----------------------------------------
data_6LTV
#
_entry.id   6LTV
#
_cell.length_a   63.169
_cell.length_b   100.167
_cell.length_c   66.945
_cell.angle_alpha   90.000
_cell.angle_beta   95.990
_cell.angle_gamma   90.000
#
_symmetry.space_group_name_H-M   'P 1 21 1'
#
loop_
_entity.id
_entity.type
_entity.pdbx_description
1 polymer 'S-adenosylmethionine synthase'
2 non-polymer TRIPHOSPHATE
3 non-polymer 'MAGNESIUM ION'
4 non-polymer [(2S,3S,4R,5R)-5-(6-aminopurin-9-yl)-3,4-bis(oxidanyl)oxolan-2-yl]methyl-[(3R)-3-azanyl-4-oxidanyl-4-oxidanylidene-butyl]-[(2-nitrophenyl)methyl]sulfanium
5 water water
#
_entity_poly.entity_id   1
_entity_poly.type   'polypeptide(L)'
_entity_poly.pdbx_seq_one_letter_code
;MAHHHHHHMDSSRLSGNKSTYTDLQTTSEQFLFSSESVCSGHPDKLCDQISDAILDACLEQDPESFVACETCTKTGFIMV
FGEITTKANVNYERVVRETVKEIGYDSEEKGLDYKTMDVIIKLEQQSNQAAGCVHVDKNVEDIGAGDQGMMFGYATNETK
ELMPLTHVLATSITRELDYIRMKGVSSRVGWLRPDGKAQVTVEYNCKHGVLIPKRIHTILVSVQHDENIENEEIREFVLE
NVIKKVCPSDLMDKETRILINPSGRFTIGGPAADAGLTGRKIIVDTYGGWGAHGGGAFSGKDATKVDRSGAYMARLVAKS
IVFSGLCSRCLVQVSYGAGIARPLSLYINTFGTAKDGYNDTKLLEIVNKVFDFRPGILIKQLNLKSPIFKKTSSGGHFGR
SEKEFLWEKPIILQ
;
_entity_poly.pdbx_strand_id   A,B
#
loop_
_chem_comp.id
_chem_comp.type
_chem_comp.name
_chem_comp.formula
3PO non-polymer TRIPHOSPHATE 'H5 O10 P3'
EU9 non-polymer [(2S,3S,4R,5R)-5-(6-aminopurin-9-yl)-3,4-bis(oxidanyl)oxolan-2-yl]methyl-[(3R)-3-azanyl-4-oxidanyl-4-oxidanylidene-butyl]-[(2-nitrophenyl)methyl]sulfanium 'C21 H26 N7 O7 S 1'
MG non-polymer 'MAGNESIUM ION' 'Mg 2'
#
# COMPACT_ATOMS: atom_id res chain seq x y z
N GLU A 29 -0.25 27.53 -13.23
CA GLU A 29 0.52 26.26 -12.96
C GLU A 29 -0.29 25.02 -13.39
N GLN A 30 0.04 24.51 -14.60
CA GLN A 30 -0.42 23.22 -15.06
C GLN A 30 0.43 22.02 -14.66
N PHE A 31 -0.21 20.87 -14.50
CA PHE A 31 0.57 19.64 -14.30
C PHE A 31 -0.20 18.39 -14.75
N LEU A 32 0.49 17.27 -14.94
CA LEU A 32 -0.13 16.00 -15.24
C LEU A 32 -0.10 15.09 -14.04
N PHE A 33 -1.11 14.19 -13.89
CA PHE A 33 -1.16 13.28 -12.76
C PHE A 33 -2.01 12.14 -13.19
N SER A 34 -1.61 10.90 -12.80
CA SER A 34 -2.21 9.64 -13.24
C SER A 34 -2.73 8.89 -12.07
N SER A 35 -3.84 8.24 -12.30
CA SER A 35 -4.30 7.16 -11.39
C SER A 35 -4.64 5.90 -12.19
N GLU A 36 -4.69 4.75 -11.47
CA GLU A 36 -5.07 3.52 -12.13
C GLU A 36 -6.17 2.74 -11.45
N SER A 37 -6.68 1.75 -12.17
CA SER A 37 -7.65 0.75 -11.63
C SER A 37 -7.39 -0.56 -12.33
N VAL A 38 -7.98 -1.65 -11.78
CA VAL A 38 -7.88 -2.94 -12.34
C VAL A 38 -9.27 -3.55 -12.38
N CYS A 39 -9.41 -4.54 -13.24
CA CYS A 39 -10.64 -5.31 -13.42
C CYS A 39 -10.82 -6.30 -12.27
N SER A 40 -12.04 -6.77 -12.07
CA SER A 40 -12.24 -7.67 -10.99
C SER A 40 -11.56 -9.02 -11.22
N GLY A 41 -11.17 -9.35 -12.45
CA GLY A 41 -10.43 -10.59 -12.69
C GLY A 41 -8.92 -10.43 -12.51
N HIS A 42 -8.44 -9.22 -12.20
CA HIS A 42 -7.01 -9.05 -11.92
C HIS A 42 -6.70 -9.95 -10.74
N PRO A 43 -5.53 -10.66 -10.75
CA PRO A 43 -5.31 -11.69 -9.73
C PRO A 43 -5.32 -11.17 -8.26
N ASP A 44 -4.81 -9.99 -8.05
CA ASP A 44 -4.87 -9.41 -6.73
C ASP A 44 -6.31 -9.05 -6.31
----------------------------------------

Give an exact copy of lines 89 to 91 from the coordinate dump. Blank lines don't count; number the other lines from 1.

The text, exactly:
CA PRO A 43 -5.31 -11.69 -9.73
C PRO A 43 -5.32 -11.17 -8.26
N ASP A 44 -4.81 -9.99 -8.05